Gallstones can form in the gallbladder itself and, less frequently, directly in the bile ducts. Most bile duct stones first form in the gallbladder and then migrate into the common bile duct (ductus choledochus). The medical term for gallstones in the gallbladder is cholecystolithiasis, and the medical term for gallstones in the bile ducts is choledocholithiasis.

Risk factors

The following factors are known to increase the risk of gallstones:

  • Age: The risk of developing gallstones increases with age, especially after you reach the age of 40.
  • Genes: If several people in your family have had gallstones.
  • Sex: Women are more likely to get gallstones than men. Female sex are believed to increase the risk of gallstones.
  • Pregnancy.
  • Using the contraceptive pill or estrogen tablets during menopause (hormone therapy).
  • Functional problems of the gallbladder: The organ can't contract (squeeze bile out) properly, increasing the risk of stones forming.
  • Short bowel syndrome: A disorder that can develop after surgical removal of a large segment of the .
  • Diabetes.
  • Cirrhosis: A severe liver disease that is sometimes caused by drinking too much alcohol.
  • Being very overweight.
  • Losing a lot of weight in a short time: This happens a lot in very overweight people who have surgery to make their stomach smaller.
  • Special high-calorie liquid food.
  • Hemolysis: A disease that causes more red blood cells to be broken down.


It is estimated that between 5 and 25% of the population have gallstones. They are more common in older people and women. But they usually don't cause any symptoms.


If the typical symptoms arise, there is a greater risk of complications, such as of the gallbladder or pancreas. About 0.2 % of people with gallstones develop complications each year.


Gallstones are sometimes found by chance, for example during an ultrasound scan of the abdomen. But the doctor will often specifically look for them because you have symptoms that could be signs of gallstones. Before any diagnostic tests are done, it's important to describe your symptoms to the doctor in detail.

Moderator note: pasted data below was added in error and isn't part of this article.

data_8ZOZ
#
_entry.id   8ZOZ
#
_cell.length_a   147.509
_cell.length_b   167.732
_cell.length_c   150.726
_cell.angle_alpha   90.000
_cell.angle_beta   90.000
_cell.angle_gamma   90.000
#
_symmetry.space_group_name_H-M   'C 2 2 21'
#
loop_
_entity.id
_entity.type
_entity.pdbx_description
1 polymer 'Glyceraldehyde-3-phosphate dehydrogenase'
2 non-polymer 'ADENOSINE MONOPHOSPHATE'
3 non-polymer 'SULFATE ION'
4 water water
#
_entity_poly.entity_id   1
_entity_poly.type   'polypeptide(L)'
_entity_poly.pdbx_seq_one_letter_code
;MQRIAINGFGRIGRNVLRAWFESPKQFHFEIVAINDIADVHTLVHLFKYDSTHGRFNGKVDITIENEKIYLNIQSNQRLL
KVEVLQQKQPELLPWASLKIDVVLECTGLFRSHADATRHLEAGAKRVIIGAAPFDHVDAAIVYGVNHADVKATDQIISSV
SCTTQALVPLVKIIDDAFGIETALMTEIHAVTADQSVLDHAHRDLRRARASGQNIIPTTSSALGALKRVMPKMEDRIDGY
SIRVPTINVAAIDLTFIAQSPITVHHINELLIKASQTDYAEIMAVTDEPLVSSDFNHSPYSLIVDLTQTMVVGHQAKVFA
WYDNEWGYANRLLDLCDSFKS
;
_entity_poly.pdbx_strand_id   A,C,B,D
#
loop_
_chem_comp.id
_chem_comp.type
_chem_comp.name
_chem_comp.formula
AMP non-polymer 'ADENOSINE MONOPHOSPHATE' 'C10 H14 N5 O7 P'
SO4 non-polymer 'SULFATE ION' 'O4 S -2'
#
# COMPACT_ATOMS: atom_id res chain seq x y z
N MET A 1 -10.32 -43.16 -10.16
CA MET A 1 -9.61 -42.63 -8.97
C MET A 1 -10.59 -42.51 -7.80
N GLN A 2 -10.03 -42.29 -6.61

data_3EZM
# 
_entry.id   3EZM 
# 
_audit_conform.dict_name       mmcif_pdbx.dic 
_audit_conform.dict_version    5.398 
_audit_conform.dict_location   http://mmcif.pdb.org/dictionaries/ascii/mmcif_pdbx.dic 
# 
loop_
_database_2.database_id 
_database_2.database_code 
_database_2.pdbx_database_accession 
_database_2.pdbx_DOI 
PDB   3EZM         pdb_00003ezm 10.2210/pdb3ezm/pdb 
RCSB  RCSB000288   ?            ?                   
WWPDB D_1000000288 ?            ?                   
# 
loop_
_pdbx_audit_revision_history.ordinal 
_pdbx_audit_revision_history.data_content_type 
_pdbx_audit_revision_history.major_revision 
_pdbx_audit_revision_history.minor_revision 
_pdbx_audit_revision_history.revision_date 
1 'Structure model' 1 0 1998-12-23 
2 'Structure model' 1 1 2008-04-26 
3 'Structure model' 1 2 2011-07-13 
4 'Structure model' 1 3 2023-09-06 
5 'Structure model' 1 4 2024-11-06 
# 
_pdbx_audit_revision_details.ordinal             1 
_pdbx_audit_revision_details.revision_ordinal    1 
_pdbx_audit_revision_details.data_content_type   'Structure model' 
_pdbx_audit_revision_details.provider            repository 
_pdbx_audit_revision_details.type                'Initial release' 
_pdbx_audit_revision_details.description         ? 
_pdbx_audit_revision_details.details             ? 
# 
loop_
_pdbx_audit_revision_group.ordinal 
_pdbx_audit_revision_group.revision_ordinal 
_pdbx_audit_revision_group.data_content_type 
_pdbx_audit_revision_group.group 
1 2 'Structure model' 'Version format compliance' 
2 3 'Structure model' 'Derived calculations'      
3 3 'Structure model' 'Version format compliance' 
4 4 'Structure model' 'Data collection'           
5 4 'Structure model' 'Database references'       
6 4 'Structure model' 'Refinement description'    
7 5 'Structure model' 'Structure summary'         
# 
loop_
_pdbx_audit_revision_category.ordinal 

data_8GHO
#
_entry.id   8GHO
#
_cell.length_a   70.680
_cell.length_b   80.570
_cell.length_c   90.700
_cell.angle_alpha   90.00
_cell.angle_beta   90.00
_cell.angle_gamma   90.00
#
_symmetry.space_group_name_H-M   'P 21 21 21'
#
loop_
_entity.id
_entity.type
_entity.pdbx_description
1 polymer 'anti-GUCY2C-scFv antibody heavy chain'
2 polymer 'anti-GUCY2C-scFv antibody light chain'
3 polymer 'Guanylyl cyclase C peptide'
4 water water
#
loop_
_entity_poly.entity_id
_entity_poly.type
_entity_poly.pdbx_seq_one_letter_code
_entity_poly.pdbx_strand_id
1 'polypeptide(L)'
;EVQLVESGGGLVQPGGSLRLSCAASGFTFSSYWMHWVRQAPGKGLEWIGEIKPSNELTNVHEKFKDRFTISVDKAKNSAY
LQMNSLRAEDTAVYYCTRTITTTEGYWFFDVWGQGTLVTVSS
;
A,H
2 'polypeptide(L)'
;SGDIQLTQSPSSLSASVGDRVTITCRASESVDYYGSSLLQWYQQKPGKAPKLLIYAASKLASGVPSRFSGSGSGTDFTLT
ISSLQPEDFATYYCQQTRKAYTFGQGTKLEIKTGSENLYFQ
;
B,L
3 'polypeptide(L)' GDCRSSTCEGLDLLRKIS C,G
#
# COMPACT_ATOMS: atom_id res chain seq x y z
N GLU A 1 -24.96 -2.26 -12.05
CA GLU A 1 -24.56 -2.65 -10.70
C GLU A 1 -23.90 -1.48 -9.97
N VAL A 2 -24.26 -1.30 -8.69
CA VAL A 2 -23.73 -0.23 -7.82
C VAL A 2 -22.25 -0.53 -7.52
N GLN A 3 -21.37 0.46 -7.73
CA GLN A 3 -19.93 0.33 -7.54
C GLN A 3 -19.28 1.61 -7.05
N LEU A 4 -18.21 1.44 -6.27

Diagnosing gallstones in the gallbladder is normally quite straightforward. After you have talked to the doctor, you will have a physical examination and an ultrasound scan of your abdomen. This will usually be enough to make a . More tests may be needed to make sure the symptoms aren't being caused by other medical problems.

Diagnosing gallstones located in the bile duct may be more complicated. If there is reason to believe you might have bile duct stones, an ultrasound scan will usually be done here too. But bile duct stones are more difficult to detect on an ultrasound image. Because of this, you might then have a special x-ray examination called endoscopic retrograde cholangiography (ERC). This involves inserting an through the mouth and gently pushing it along the food pipe, stomach and into the duodenum, where the bile duct opening is found. The doctor will then inject a contrast agent (a dye-like substance) into the duct so that any stones become visible on the x-ray image. The can also be used to remove stones during the procedure.

Other options include magnetic resonance cholangiography (MRC) and endoscopic ultrasound (EUS, or endosonography). MRC produces cross-sectional images of the bile duct system. Radiation isn't used in MRC or EUS. MRC doesn't need to be done with an . This means that, unlike with ERC, any stones that are discovered can't be removed during the examination. This would have to be done in a separate procedure.